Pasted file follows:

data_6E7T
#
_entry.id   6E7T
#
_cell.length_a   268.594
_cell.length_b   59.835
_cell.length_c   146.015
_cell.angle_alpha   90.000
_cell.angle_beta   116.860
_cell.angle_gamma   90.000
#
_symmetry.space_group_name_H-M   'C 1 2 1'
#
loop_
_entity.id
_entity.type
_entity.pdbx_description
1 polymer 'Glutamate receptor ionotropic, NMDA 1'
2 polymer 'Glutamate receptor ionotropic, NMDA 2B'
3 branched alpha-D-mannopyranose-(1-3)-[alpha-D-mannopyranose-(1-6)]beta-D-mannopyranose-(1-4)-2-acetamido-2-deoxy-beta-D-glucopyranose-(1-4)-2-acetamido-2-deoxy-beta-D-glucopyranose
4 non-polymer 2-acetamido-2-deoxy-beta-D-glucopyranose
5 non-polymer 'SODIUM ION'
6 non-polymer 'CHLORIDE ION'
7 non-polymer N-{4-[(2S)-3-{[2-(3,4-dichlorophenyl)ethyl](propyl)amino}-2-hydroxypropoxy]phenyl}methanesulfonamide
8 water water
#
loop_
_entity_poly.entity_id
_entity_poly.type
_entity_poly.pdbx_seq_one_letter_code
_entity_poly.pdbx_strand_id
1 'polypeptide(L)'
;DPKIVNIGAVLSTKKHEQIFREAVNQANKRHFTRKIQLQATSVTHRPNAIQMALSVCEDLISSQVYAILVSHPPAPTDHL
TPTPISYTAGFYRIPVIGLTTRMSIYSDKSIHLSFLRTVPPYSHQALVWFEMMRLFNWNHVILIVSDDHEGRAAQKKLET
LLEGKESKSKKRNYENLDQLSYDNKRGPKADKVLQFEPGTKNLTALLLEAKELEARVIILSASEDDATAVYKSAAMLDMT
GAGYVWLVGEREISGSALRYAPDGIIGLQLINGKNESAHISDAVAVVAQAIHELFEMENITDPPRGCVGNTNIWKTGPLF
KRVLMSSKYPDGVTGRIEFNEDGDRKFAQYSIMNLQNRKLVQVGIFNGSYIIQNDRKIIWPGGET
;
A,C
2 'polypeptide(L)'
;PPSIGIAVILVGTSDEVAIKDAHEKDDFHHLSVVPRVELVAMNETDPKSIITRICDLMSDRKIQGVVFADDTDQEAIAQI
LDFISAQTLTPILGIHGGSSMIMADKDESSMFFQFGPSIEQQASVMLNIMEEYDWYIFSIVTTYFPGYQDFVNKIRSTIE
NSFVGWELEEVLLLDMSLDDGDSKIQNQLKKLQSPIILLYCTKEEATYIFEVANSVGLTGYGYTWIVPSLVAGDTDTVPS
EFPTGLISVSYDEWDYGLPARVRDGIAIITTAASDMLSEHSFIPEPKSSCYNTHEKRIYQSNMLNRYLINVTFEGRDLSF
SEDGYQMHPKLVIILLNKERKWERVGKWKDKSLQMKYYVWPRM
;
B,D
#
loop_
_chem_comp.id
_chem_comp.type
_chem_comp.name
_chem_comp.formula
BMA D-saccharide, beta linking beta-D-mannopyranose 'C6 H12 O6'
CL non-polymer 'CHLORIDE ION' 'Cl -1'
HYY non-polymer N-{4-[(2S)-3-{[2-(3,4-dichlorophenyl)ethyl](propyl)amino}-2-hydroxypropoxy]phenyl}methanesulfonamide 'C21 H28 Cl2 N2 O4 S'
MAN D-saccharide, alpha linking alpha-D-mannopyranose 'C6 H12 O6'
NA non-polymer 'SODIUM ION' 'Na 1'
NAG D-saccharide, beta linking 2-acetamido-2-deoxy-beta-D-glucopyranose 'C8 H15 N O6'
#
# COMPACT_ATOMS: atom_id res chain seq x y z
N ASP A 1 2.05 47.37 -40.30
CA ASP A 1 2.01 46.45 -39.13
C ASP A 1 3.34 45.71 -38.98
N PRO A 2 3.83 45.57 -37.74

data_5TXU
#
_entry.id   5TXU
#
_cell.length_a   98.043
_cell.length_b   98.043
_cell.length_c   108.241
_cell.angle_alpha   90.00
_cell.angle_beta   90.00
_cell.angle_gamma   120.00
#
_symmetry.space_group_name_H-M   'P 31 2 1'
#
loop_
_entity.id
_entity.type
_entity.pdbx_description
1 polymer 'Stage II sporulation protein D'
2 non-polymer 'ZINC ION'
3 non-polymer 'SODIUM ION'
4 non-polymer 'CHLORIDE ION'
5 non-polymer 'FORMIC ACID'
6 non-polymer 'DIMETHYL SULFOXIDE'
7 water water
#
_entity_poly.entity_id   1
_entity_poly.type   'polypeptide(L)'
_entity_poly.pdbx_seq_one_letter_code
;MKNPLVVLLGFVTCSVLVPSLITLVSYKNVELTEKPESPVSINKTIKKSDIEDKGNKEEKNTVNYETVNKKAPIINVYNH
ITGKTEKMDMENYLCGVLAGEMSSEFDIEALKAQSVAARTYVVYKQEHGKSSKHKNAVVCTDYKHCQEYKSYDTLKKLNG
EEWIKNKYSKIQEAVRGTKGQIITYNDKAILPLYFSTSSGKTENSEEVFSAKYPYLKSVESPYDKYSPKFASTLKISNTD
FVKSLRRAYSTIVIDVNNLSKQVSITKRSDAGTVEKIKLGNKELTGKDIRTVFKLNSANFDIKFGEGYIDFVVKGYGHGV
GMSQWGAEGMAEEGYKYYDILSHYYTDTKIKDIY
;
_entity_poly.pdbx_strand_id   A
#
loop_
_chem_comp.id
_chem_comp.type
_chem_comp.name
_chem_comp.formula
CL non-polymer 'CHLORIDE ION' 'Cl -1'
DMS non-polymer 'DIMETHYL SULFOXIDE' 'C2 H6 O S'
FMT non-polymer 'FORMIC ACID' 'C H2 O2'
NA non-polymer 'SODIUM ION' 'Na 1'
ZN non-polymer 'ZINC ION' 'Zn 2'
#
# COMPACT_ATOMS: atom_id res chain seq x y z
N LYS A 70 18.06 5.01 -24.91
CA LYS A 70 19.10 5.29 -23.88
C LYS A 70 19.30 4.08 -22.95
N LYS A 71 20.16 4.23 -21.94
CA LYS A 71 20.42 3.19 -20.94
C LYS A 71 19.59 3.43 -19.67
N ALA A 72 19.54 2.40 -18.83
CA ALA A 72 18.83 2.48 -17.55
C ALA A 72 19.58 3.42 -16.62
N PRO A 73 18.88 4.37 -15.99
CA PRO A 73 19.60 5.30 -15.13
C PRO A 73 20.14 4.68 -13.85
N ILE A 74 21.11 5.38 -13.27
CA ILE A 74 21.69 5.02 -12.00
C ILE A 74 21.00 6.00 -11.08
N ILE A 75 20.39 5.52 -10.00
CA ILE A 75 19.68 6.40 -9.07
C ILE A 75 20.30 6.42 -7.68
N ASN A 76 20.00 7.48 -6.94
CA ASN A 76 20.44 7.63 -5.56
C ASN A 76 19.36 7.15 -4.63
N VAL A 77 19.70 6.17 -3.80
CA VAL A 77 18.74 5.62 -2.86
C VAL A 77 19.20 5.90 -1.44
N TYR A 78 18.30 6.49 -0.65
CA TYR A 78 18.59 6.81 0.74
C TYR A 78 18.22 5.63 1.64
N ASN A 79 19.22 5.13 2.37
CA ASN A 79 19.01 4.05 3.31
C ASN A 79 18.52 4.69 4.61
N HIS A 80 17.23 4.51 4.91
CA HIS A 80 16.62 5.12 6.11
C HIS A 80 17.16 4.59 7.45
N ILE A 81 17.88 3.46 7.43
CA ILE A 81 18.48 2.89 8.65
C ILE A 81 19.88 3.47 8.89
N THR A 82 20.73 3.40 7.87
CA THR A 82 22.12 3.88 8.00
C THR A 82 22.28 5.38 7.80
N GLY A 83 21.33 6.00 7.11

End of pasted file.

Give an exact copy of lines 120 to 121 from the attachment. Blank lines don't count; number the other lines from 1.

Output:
N ALA A 72 19.54 2.40 -18.83
CA ALA A 72 18.83 2.48 -17.55